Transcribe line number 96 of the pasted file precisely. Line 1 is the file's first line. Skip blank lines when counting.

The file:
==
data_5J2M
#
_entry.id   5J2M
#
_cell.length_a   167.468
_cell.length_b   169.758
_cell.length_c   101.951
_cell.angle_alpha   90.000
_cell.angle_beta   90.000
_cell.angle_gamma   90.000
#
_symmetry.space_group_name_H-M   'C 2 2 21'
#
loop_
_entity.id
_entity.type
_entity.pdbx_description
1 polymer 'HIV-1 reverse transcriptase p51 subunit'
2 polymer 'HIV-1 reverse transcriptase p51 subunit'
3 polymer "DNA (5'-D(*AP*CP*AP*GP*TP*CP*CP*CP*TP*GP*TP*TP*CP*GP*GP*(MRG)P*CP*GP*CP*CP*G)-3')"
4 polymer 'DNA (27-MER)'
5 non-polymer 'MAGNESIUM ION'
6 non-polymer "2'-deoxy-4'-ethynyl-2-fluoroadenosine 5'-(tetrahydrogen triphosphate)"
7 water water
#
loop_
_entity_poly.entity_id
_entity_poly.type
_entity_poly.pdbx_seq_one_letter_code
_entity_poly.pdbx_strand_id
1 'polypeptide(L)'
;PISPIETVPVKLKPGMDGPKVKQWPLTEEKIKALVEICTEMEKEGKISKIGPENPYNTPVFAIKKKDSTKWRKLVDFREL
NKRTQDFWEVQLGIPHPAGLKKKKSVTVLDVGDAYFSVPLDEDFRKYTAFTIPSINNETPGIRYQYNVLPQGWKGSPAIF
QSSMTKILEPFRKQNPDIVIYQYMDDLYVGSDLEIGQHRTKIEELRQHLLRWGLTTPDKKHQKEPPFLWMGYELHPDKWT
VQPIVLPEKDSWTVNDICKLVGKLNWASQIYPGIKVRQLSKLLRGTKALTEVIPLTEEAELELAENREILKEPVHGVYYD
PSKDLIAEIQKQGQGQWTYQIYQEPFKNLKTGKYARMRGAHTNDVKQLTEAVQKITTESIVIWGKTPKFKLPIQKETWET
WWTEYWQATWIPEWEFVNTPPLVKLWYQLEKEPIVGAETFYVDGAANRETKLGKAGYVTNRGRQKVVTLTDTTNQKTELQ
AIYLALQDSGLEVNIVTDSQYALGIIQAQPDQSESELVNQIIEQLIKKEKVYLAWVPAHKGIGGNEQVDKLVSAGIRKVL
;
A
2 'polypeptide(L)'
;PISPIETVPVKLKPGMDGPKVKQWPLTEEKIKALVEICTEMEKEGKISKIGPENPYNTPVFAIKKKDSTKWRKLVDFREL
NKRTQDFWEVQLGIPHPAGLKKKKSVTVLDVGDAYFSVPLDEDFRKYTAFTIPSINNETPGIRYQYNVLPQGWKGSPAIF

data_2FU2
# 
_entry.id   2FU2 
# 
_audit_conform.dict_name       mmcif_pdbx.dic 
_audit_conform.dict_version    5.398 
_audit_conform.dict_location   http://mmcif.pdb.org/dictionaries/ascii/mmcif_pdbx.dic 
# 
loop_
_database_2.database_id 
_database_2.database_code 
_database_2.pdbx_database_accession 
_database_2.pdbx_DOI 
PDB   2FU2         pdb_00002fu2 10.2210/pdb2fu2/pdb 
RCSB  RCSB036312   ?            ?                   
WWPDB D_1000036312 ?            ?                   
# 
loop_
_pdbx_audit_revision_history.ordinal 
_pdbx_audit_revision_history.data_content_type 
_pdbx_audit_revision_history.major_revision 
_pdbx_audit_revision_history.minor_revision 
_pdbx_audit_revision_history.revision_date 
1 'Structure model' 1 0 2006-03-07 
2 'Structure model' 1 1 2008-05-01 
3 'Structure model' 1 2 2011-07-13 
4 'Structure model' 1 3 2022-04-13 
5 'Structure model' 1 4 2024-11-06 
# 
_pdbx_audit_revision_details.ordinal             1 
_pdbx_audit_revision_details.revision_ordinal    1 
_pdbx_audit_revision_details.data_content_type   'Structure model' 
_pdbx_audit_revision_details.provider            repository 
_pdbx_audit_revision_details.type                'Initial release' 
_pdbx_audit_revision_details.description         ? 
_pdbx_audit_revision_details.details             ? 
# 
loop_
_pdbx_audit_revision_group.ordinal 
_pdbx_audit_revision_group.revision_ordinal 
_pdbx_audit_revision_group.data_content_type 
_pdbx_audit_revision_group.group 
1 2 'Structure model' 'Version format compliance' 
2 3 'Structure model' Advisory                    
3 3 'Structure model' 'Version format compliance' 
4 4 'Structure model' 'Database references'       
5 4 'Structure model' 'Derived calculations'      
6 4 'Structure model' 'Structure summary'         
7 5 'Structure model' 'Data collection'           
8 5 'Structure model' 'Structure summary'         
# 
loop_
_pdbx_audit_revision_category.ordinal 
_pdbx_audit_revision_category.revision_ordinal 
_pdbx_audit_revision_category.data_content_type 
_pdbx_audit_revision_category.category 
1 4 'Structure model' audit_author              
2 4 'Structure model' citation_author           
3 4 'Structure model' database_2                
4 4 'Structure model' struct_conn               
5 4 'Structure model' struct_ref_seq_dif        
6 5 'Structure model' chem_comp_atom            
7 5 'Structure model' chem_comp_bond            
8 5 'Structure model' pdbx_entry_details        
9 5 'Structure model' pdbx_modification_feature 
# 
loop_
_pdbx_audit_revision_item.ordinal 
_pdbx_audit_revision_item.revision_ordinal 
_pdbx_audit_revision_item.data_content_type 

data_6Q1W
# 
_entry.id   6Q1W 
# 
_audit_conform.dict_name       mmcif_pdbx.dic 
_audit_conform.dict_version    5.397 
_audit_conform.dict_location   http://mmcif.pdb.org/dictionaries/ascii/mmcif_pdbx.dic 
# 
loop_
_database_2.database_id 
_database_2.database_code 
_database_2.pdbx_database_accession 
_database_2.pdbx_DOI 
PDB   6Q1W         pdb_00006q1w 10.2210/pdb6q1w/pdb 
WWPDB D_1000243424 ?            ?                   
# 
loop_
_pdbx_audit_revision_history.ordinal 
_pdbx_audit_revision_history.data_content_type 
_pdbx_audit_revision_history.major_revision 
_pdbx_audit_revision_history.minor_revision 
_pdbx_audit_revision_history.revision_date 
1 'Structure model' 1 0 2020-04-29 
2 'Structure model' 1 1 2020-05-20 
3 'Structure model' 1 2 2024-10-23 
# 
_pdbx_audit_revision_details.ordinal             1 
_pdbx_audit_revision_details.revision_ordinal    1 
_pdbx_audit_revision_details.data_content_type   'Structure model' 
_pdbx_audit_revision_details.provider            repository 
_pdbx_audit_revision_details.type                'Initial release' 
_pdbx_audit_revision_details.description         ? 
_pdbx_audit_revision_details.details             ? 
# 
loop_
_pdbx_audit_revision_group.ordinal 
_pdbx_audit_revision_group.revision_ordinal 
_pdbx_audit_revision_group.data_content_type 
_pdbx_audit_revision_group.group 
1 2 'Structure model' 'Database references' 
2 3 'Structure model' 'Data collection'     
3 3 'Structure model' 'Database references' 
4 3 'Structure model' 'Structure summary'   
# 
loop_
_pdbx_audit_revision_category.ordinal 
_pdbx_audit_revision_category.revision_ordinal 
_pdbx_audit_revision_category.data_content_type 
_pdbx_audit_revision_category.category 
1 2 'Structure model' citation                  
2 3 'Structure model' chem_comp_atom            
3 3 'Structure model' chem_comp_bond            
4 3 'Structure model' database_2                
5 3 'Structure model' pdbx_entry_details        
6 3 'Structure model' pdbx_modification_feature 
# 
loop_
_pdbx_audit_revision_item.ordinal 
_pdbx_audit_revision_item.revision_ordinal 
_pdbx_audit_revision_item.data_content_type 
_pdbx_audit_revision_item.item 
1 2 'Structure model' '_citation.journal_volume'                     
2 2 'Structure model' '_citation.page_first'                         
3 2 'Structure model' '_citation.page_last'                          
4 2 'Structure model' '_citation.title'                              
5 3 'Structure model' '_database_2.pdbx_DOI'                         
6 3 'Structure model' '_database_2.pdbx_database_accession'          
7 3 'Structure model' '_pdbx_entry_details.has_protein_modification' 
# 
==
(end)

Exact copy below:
_pdbx_audit_revision_category.ordinal 